The concerts also featured other favorite choral gems such as “Locus iste” by Anton Bruckner, “Ubi Caritas” by Marice Durufle, “Confutatis” and “Lacrimosa” from Mozart’s Requiem. Contemporary selections include “A Boy and a Girl” by Eric Whitacre, “The Rose” by Ola Gjeilo and “Make Our Garden Grow” from Candide by Leonard Bernstein.
Past choir tours have taken the choir throughout the Southeastern United States, as well as New York and Washington, D.C. In recent years, the choir has toured and performed in Scotland.
Volunteer and Study Abroad
A Maryville College group took a Volunteer Abroad trip to Cabo Verde, Africa, during this year’s Spring Break. The trip was led by Dr. Frances Henderson, associate professor of political science, and Amy Gilliland, director of community engagement. Student leaders were MC seniors Ian Schomer ’19 and Claudia Pires ’19, who is from Cabo Verde.
“The program is designed to fit with the service rationale of the Circle K organization,” according to the program vision listed on the MC website.
“They hope to ‘do good on the largest possible scale’ by creating this initiative to do hands-on service in Cabo Verde. The experience provided a variety of service opportunities and also offered intercultural experiences in the form of immersion with host families and locals.”
The program leaders aspired to break some of the common American misconceptions of African cultures as lesser or entirely disadvantaged. The lessons learned from these unique experiences will promote further development of participants personal growth and intercultural understanding.
In addition to Volunteer Abroad programs during Spring Break, the College also has offered Spring Break Travel Study trips. For example, in 2018, a group of students in Dr. Karen Beale’s PSY249/San Francisco: A City of Diversity course spent Spring Break in and around San Francisco, Calif., visiting a variety of locations that show the diversity that exists within the city.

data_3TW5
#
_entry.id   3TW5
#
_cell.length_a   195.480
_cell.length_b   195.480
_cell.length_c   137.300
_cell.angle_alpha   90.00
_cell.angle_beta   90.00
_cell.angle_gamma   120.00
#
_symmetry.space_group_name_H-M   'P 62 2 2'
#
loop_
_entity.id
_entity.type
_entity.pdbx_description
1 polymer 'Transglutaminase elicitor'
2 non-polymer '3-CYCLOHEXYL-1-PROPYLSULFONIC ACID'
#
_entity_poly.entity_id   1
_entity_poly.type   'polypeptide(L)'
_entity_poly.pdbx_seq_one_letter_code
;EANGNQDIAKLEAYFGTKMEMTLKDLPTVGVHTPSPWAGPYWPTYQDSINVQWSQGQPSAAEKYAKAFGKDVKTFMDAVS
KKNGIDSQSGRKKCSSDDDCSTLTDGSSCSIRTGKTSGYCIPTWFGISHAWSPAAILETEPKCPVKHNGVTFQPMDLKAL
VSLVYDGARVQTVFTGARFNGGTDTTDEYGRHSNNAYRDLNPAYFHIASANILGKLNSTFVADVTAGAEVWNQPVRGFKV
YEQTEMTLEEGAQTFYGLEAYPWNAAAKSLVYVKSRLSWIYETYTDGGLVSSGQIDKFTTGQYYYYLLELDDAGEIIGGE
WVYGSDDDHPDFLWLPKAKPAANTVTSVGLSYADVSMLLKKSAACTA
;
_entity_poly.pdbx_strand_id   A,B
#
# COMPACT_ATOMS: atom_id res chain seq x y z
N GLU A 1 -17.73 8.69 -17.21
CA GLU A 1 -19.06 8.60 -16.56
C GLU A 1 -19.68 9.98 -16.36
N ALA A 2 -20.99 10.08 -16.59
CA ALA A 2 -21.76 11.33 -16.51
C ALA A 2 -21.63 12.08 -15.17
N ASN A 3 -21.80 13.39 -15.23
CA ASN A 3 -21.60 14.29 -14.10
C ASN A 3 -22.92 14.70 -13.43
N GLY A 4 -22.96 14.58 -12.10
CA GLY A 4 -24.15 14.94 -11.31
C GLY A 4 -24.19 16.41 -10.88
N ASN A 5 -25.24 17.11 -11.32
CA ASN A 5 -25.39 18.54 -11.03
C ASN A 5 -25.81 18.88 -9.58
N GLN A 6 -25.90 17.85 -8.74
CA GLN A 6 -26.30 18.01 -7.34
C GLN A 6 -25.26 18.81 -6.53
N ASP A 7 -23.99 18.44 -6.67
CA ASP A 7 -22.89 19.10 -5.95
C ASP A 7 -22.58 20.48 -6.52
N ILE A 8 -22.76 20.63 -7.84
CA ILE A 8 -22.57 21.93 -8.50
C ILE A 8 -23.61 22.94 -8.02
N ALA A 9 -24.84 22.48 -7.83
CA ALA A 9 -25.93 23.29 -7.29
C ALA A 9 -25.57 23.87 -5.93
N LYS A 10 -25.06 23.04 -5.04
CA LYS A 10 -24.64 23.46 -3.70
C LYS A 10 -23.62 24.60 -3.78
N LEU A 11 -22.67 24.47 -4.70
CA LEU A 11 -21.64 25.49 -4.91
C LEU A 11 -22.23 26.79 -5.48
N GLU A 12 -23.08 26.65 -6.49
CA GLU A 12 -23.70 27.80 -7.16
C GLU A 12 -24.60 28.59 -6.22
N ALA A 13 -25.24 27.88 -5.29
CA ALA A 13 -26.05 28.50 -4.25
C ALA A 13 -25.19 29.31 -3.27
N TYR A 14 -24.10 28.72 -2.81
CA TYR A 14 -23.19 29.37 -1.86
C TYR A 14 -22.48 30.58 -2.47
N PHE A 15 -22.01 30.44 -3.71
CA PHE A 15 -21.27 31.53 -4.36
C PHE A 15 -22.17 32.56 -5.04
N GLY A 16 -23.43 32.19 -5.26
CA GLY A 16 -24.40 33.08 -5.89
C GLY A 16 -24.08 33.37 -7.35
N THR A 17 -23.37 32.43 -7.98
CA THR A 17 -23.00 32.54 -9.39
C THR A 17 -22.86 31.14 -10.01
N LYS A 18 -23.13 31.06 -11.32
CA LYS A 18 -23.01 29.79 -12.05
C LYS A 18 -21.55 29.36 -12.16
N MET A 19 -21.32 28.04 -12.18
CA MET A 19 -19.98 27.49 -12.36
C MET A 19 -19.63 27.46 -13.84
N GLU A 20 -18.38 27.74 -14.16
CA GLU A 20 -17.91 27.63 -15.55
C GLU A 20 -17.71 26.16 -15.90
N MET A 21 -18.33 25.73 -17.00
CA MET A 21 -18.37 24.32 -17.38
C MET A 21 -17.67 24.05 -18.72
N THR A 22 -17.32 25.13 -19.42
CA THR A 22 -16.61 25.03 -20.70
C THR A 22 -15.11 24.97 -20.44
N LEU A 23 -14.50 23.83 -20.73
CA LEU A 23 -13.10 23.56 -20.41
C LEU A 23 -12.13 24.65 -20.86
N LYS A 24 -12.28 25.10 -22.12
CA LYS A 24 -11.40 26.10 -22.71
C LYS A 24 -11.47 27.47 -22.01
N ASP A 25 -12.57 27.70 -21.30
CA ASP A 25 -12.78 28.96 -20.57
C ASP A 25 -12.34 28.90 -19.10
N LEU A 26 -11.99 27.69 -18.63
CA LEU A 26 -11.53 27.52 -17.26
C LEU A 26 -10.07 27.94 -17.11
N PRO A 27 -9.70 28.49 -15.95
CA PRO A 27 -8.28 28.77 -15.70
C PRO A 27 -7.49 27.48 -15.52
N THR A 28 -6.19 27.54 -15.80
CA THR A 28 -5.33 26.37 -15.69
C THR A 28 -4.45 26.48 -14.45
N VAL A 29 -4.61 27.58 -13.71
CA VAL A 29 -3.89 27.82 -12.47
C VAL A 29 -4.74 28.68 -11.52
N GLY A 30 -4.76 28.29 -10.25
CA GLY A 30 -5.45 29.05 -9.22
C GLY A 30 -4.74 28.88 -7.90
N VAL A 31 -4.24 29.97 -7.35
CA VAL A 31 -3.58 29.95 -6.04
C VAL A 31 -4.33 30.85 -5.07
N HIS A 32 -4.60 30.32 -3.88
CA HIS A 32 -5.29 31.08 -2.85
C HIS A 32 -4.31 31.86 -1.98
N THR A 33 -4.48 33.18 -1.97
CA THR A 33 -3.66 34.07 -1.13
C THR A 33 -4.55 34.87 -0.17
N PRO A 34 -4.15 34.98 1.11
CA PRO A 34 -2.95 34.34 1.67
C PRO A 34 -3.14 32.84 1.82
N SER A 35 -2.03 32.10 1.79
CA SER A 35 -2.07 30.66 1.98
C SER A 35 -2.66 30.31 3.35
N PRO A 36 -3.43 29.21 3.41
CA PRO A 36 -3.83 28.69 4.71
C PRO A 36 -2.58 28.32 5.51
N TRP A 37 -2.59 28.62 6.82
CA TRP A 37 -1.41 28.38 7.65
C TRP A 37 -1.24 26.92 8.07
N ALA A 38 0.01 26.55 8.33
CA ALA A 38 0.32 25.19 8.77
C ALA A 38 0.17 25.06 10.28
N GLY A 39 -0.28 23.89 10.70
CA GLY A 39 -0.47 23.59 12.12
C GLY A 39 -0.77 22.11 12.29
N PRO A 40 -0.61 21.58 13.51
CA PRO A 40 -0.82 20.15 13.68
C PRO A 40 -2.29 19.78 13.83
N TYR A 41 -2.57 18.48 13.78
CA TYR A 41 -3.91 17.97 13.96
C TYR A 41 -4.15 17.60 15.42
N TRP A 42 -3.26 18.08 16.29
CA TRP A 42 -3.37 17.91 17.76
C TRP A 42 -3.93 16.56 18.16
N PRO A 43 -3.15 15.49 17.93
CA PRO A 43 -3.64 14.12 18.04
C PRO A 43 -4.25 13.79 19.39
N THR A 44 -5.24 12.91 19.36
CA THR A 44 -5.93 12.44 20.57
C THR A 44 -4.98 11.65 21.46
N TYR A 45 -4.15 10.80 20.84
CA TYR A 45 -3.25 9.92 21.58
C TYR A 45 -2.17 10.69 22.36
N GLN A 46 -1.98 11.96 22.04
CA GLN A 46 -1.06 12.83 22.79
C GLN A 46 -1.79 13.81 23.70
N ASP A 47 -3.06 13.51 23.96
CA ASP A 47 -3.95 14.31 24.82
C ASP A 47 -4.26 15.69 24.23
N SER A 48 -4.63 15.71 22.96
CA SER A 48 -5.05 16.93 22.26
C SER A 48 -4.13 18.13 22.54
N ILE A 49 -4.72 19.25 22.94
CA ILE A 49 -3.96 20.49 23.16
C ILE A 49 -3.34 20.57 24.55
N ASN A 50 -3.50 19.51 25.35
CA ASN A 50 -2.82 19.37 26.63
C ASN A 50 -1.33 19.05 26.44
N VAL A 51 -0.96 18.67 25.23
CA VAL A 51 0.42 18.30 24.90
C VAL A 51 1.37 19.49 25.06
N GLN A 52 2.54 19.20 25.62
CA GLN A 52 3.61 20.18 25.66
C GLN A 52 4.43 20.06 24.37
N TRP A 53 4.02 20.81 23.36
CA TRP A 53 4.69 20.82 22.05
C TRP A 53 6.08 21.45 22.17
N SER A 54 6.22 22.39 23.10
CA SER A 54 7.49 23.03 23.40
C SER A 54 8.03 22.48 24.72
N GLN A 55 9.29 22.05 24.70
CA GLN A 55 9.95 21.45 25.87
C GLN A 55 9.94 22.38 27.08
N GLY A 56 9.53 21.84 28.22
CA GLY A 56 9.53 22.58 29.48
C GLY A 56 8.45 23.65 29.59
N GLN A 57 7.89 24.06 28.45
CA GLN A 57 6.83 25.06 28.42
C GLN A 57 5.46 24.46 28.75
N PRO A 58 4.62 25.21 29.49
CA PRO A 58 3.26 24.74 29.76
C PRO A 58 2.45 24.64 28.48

Alternative Spring Break
Begun in 1996, Alternative Spring Break has become a tradition among Maryville College students. ASB and Alternative Fall Break are unique service opportunities for students, faculty and staff and are intended to provide learning experiences for students while strengthening the communities in which they volunteer.
There was no ASB trip for 2019, but past ASB trips have taken students to cities in need of assistance, including the Gulf to assist with relief projects following Hurricane Katrina; Tuscaloosa, Ala., to help with long-term recovery projects after the area was hit by a catastrophic F4 tornado; Charlotte, N.C., to work on “urban rebuild” projects with Habitat for Humanity; and Gatlinburg, Tenn., to assist with disaster relief efforts related to the wildfires that devastated the area in November 2016.
Students and staff have also spent Spring Break helping the local community. In 2013, a group spent a week in Knoxville, Tenn., assisting local nonprofits with a variety of projects.